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July 14, 2010

Creating a learning environment

Colin LonerganMost organisations strive to develop and maintain a culture that leads to a focus on continuous improvement. Link Asea's experience in working with clients is that a key determinate of whether an organisation can continuously improve its work quality and outputs is the extent to which it values learning.

A lot of traditional staff learning takes place in local coffee shops, pubs or at social functions. Management usually does not have the opportunity to contribute to these informal discussions and not all that is discussed is based on accurate information. The other common way of learning within an organisation is via formal in-house training sessions. These training sessions are of varied quality, but if professionally conducted and inclusive, are highly valuable.

In addition to the traditional tools new approaches to learning are increasingly being used in corporate and government America.

Over the last several years many of these have been adopted in Australia and the lessons that have been learned in the USA have reduced some of the dangers that can accompany the introduction of new work practices.

Here are four modern learning tools It may be of use for readers of this blog to note how many are being used in their workplace, and of those that are used, how many are effective.

  • BBLs (Brown Bag Lunches): are visiting experts or staff from other offices, asked to give a short talk over lunch time to interested staff?

  • On line information: do the CEO or senior managers provide knowledge about emerging issues or topical information through the web? Do staff have the chance to interact with the manager or his/her nominee on line?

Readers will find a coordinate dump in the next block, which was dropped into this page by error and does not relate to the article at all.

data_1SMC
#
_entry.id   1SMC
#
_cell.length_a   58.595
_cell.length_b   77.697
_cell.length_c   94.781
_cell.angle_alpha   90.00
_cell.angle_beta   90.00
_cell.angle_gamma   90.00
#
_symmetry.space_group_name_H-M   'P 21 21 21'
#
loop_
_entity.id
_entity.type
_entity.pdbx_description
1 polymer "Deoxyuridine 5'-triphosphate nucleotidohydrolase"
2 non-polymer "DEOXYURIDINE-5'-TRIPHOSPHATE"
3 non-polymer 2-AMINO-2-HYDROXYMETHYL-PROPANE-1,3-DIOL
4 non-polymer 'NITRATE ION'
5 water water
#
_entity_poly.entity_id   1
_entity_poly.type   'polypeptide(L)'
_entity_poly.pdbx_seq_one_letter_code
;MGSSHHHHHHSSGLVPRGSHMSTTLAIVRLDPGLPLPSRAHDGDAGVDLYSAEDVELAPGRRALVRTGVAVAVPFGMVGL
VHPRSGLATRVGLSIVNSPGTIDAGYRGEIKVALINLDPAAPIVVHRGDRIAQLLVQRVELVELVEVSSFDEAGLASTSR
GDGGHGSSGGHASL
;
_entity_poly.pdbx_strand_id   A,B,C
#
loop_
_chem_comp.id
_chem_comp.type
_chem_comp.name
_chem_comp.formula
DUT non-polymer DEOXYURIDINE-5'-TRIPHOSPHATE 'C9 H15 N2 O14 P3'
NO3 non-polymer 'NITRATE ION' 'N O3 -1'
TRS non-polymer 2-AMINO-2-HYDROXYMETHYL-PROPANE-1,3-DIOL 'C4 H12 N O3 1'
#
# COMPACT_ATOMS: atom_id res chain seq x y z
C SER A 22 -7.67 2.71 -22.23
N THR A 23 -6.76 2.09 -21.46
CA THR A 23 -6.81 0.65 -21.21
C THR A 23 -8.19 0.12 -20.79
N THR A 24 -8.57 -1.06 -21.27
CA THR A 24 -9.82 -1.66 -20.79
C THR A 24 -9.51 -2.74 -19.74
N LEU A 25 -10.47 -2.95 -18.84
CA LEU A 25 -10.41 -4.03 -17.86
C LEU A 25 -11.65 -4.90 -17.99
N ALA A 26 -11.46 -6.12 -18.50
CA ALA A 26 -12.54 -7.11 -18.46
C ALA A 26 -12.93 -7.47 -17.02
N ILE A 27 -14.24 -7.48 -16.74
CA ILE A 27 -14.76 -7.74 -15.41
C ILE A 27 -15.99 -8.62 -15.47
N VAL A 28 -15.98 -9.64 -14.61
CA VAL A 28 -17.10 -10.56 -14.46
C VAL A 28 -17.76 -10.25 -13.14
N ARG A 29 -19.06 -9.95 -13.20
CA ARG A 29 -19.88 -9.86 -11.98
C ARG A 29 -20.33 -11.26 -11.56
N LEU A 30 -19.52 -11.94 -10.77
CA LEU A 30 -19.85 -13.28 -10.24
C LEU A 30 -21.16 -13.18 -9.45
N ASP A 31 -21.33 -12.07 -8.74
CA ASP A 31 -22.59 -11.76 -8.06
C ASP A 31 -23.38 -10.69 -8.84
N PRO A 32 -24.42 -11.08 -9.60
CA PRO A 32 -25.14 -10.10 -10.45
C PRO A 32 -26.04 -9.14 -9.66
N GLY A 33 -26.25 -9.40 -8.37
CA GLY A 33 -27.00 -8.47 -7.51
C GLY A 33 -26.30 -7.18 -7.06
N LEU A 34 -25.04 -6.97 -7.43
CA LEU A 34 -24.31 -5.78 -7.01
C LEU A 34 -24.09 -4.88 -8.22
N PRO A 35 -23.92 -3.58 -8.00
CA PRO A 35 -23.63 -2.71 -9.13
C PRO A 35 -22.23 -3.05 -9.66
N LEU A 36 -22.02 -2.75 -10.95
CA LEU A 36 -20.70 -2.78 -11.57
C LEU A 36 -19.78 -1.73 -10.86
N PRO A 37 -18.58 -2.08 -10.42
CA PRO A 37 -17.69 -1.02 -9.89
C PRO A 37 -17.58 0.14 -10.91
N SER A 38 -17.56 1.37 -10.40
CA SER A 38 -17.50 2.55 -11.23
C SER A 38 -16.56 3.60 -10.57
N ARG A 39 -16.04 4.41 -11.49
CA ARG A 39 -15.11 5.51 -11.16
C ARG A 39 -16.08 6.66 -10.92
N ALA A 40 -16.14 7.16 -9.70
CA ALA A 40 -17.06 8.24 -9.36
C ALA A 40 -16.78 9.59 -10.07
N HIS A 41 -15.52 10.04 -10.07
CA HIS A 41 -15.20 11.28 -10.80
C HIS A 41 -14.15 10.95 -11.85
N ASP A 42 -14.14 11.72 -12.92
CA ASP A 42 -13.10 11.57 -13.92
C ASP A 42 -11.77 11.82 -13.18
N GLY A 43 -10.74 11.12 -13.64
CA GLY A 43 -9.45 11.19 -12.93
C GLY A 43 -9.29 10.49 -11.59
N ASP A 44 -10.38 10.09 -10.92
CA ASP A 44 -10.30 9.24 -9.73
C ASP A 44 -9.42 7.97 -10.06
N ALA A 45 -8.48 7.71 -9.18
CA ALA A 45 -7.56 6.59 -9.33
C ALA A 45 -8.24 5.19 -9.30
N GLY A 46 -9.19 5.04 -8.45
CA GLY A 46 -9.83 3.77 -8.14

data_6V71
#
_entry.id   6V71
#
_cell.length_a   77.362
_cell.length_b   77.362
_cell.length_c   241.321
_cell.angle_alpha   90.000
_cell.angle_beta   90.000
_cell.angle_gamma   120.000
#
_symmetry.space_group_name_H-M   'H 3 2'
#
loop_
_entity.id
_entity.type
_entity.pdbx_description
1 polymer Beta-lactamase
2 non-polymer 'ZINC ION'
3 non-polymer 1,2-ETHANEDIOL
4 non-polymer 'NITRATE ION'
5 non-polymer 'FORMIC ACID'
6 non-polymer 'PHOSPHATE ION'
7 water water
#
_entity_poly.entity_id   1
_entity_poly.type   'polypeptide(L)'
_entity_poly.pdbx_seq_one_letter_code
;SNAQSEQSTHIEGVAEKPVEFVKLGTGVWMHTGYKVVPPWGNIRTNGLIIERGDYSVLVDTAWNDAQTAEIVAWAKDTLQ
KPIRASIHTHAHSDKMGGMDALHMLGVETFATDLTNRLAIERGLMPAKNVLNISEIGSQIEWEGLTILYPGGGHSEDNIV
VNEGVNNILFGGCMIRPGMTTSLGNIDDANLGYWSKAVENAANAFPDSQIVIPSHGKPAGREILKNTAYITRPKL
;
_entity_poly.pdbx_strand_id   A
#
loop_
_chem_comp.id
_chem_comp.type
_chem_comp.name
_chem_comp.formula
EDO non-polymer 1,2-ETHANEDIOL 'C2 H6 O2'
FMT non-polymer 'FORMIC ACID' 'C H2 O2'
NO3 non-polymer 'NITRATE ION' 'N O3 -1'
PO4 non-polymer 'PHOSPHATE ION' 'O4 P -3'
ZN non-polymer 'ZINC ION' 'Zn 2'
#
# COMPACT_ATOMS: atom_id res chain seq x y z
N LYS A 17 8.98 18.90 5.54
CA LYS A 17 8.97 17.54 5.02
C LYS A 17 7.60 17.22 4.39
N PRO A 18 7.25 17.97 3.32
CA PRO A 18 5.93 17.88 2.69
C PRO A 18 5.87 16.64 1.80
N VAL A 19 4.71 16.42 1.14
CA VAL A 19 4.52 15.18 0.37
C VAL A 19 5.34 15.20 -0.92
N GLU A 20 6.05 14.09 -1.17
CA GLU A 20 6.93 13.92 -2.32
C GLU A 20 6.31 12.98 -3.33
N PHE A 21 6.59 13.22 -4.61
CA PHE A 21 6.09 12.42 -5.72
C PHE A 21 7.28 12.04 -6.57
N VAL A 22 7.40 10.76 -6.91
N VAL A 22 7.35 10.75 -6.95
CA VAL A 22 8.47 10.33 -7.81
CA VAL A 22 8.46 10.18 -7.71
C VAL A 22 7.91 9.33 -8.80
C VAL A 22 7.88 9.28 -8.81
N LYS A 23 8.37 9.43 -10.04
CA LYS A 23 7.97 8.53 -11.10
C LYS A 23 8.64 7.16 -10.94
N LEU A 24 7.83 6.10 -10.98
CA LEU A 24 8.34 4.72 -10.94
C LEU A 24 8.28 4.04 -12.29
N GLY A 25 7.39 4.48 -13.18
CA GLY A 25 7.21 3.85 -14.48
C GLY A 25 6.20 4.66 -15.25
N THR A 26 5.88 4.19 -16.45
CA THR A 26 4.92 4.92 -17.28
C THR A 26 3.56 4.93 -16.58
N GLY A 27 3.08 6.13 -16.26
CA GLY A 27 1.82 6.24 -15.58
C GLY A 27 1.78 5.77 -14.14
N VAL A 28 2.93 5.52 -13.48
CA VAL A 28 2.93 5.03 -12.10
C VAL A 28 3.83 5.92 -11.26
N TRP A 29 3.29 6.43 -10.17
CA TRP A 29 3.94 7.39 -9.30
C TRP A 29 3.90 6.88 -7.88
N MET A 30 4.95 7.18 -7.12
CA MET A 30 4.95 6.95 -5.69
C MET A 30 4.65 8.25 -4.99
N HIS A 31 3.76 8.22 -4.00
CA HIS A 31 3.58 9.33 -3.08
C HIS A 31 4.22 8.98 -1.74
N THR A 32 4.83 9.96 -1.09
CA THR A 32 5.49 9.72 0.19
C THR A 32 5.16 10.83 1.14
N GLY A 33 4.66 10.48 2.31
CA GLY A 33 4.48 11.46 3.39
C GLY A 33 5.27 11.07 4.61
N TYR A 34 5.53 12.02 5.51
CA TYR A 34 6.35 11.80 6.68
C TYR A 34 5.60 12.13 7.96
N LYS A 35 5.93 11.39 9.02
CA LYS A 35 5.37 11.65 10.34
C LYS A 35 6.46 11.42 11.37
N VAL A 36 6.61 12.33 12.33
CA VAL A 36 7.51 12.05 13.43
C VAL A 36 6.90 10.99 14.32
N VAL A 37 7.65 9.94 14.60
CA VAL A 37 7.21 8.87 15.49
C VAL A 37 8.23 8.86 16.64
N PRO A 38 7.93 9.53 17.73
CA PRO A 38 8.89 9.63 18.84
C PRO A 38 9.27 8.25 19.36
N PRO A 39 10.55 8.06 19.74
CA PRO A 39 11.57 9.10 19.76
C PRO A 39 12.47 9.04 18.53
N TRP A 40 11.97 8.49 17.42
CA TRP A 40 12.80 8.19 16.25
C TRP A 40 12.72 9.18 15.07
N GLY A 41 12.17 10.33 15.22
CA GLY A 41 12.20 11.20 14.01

• Is there peer group support and review available on line? The modern work force is very comfortable with social networking. Their familiarity with twitter, face book, YouTube and Linkedin makes tools like an on-line “ask the expert”, or seeking advice from peers through a discussion board, or accessing stored knowledge through a web accessed knowledge bank easy for them to use.

  • Are Business Plans prepared within work units? And if so, are they as a tool for team building and for shared knowledge development? Does everyone have an equal role in their preparation? Does everyone get a chance to be part of a review process to check progress against the plan?

Clearly there are a lot more tools that can be used to create a learning culture within an organisation. And equally clearly a great deal of planning and careful implementation needs to be taken to ensure they are effective when introduced. The final thing that is abundantly clear is that organisations that do not embrace learning and continuous improvement are in trouble. The world is getting smaller and competition is increasingly keen. Organisations have to work smarter to stay in business.

July 02, 2010

Broadband - the challenge facing Australia

Fibre optocsOn July 1, Finland became the first country in the world to make broadband (at least 1 Mbps) a legal right of every citizen (BBC News). And they have committed to provide a minimum 100Mbps by 2015. In the UK, government has made it policy to provide 2MBps Broadband to all homes by 2012. Here, in suburban Melbourne just 17km from the CBD, the best "broadband" service available is 1.5MBps/256Kbps (yes, 256kbps!)